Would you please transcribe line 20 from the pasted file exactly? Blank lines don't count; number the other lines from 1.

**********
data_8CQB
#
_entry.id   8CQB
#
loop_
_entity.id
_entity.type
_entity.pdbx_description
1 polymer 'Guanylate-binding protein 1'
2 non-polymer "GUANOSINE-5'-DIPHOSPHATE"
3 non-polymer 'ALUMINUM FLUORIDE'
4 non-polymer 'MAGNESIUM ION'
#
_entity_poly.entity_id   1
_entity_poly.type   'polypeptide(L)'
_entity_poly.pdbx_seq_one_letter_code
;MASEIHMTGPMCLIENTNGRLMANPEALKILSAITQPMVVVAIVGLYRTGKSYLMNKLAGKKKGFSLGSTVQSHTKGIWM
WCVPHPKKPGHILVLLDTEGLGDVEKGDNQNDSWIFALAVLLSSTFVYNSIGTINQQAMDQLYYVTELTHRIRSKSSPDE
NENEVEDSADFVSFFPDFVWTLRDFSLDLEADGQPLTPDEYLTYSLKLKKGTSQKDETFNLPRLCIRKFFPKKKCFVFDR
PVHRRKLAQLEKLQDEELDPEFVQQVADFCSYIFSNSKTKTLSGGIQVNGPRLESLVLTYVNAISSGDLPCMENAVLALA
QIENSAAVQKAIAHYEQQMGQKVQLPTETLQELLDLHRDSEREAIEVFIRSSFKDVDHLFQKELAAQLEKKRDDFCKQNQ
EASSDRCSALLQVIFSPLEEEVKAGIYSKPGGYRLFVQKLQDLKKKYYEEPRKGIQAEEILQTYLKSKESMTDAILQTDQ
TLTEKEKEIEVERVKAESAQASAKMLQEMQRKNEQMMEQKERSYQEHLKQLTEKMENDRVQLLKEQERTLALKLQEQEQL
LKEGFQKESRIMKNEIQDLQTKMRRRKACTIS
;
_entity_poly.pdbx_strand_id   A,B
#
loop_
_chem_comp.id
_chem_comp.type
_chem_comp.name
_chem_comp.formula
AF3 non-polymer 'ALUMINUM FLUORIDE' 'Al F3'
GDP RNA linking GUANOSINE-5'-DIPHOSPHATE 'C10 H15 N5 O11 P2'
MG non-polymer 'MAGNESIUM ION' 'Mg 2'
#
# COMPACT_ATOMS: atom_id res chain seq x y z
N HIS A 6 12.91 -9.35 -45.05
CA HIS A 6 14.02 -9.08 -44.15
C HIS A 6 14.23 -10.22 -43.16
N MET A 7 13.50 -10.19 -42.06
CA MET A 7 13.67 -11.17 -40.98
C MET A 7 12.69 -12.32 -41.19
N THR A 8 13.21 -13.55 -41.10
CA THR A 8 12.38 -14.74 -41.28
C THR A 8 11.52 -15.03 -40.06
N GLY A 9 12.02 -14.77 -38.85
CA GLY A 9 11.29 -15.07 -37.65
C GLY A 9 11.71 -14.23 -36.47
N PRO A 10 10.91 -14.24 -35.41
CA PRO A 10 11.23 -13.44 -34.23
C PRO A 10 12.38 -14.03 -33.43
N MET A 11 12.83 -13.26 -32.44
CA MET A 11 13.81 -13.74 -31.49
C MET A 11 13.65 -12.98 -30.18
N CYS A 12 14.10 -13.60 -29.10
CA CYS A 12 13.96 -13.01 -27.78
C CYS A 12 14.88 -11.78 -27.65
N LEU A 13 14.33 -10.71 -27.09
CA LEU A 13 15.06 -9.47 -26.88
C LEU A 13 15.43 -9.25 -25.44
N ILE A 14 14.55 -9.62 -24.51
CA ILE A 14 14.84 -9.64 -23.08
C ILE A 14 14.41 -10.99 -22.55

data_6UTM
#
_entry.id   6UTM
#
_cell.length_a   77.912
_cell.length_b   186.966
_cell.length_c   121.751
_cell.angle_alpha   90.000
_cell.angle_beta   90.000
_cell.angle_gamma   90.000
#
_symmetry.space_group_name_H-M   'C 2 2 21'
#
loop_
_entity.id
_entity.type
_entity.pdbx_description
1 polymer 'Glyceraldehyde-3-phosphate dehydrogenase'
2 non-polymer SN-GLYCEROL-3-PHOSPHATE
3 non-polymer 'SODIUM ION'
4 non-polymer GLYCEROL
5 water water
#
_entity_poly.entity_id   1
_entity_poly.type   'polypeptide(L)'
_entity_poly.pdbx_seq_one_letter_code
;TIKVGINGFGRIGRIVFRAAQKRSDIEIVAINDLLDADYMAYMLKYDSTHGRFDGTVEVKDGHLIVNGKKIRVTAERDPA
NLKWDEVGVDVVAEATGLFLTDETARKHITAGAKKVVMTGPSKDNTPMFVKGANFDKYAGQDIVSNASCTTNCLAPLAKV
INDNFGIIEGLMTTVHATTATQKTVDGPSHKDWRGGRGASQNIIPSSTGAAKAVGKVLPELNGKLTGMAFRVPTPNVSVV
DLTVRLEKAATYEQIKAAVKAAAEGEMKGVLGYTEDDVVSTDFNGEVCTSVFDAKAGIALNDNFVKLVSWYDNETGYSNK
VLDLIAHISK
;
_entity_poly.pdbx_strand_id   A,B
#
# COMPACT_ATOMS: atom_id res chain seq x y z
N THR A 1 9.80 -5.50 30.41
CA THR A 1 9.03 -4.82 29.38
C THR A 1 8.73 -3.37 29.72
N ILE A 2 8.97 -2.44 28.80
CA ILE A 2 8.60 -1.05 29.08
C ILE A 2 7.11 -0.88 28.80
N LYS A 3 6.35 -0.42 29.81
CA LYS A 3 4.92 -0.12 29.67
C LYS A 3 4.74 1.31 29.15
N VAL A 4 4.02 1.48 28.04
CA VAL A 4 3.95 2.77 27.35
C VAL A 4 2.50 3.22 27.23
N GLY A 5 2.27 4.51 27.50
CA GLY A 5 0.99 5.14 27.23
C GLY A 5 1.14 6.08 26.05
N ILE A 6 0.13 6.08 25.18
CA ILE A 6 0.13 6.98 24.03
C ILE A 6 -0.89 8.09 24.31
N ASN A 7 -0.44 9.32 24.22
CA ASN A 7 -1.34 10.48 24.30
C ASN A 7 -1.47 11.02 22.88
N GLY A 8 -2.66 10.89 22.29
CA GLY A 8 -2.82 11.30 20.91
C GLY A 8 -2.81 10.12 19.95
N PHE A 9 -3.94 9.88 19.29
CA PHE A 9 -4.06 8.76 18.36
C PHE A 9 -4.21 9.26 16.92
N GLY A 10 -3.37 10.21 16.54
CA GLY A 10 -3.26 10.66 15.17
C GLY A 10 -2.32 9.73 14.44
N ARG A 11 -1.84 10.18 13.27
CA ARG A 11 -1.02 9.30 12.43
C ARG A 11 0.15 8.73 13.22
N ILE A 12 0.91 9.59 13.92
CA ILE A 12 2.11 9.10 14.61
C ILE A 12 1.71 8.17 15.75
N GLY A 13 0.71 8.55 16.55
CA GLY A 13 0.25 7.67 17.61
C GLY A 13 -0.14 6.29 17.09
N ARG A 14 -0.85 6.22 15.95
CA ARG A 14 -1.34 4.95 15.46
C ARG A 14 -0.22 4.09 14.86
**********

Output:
PVHRRKLAQLEKLQDEELDPEFVQQVADFCSYIFSNSKTKTLSGGIQVNGPRLESLVLTYVNAISSGDLPCMENAVLALA